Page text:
Next, find your school building in ArcGIS Online by using the search tool for your city and zoom to your school. Use the measurement tool to measure the perimeter of your main school building in meters.  Describe the shape of your school building using the concepts you have learned in mathematics class.  Zoom in to the most detailed scale possible so that you can see individual structures.  Next, at your school, get outside!  Measure the perimeter of your school building with a tape measure, GPS, phone, or another device. What is its perimeter as you measured it (in meters)?  What is the difference between the perimeter that you measured from the satellite image to the one you measured by hand? Why are the two numbers not exactly the same?

Use Bookmarks, access “Abu Dhabi area”, and change the basemap back to topographic. Zoom to the following shape in Abu Dhabi (shown below). What shape is it?  Measure each side, in kilometers, with the measure tool. How long is each side? Is the shape a perfect square?

Given the length of each side, predict how much area the shape would have if it were a perfect square.  Be sure to specify the square units that you are using.  Next, test your hypothesis by using the Measure Area tool in ArcGIS Online and measure the total area of the shape, clicking on each corner to draw the shape for your area calculation. The shape is a type of polygon.   What is the total area of the shape? Does the total area match the value that you predicted above?  What is the perimeter of the shape?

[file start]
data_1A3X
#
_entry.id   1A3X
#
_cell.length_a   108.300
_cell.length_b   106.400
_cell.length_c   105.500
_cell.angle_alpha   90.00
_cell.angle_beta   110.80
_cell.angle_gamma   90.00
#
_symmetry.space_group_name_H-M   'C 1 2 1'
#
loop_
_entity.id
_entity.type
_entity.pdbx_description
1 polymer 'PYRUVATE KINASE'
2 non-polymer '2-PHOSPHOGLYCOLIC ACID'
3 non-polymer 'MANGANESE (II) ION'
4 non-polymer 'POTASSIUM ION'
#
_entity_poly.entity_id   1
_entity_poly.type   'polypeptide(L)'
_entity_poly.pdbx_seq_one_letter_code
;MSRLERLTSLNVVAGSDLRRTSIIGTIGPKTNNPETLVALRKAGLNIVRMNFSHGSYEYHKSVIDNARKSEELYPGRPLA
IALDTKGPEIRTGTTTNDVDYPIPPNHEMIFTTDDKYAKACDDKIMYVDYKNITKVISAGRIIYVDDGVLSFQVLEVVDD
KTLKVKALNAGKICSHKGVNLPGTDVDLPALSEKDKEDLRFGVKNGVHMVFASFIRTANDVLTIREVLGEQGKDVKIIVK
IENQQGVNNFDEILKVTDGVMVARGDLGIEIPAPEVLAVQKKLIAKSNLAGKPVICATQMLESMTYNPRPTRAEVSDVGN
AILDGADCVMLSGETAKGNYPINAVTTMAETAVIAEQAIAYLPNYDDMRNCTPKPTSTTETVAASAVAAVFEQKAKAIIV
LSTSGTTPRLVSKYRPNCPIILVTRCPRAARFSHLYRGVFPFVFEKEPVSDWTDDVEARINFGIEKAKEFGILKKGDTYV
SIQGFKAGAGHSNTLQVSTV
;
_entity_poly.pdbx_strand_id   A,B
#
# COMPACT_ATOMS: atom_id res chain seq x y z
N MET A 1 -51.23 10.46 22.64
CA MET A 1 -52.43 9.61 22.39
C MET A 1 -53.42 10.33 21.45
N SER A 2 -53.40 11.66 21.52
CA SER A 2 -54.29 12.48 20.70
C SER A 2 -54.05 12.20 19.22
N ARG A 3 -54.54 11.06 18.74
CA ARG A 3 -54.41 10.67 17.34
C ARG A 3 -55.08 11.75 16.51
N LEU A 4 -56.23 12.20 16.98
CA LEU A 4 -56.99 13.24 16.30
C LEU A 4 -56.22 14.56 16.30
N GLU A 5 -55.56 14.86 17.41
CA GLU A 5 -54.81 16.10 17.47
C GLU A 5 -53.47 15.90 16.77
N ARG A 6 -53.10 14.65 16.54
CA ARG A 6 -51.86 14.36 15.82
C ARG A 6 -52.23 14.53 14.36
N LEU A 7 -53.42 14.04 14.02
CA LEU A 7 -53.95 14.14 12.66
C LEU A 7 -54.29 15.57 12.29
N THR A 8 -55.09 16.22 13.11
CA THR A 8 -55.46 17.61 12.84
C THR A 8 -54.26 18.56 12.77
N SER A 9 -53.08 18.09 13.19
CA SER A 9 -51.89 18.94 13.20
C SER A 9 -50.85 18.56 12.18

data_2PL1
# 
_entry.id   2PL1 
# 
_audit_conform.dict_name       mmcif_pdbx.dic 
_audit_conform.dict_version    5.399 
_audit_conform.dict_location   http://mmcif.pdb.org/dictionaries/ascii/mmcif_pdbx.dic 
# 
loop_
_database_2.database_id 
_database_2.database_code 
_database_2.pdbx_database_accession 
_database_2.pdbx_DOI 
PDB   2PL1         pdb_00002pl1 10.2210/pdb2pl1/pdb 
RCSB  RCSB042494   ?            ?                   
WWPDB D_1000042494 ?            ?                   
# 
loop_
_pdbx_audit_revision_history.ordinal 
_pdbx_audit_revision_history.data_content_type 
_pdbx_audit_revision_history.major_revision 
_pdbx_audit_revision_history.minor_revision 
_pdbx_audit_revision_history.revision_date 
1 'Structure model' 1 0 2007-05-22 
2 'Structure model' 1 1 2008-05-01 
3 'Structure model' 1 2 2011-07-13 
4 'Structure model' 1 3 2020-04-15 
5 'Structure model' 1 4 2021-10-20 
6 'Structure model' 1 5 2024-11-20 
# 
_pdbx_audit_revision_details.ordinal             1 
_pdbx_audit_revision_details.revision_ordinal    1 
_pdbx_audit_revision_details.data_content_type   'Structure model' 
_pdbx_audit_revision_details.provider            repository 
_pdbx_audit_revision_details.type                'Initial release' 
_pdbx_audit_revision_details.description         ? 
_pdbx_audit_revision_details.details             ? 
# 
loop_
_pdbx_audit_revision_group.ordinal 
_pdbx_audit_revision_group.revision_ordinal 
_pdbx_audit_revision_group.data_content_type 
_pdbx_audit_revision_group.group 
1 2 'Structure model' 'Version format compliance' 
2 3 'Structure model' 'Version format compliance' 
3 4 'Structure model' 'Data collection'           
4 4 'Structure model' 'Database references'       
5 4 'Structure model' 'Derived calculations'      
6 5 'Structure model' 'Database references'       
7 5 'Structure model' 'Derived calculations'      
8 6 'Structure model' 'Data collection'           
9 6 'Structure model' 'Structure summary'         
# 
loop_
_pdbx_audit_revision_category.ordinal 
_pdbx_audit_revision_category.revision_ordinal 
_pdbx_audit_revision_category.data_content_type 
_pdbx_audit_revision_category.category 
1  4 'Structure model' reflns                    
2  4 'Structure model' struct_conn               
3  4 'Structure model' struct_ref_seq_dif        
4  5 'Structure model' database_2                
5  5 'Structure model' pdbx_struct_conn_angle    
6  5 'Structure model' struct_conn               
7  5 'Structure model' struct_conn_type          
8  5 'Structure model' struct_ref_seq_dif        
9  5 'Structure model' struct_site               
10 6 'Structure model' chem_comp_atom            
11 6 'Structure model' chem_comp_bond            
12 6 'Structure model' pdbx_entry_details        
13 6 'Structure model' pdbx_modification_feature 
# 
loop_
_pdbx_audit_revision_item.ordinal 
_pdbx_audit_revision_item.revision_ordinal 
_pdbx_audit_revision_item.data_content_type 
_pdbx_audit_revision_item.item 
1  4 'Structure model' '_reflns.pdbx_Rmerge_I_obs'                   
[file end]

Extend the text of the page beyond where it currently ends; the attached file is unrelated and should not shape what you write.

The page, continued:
How have you used ArcGIS Online in your own mathematics instruction?  Do these notes spark additional ideas?
Using ArcGIS Online to measure geometric shapes in a mathematics lesson.

Using ArcGIS Online to measure geometric shapes in a mathematics lesson.

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Fun with GIS 174: Cool Heatmaps!

Heat maps are so cool! The latest update to ArcGIS Online allows users to symbolize large numbers of point features with a heatmap, generating a color pattern that clarifies concentrations. A really good example of this is Map#1 of Esri ConnectED sites, showing locations having an ArcGIS Online Organization via Esri’s participation in ConnectED.

Dot map of Esri ConnectED sites

In its default state, with a symbol for each site, the schools show up and a few blobs are obvious: Arkansas and the eastern seaboard. Without zooming in, there is no distinguishing detail along the east or across Arkansas. But switching to a heatmap allows concentrations to stand out: distinct pockets in Arkansas, the DC metro area (notably Loudoun County), and New Hampshire suddenly appears as a concentration, along with the Los Angeles area and a few others. (It’s even more pronounced when zoomed out, such as when viewing on a smartphone!)

Heatmap of Esri ConnectED sites

Check out the heatmap symbology and all the other cool new possibilities with ArcGIS Online. Tell the story you really want to tell!

Charlie Fitzpatrick, Esri Education Manager

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GIS Brings Value to Community Based Projects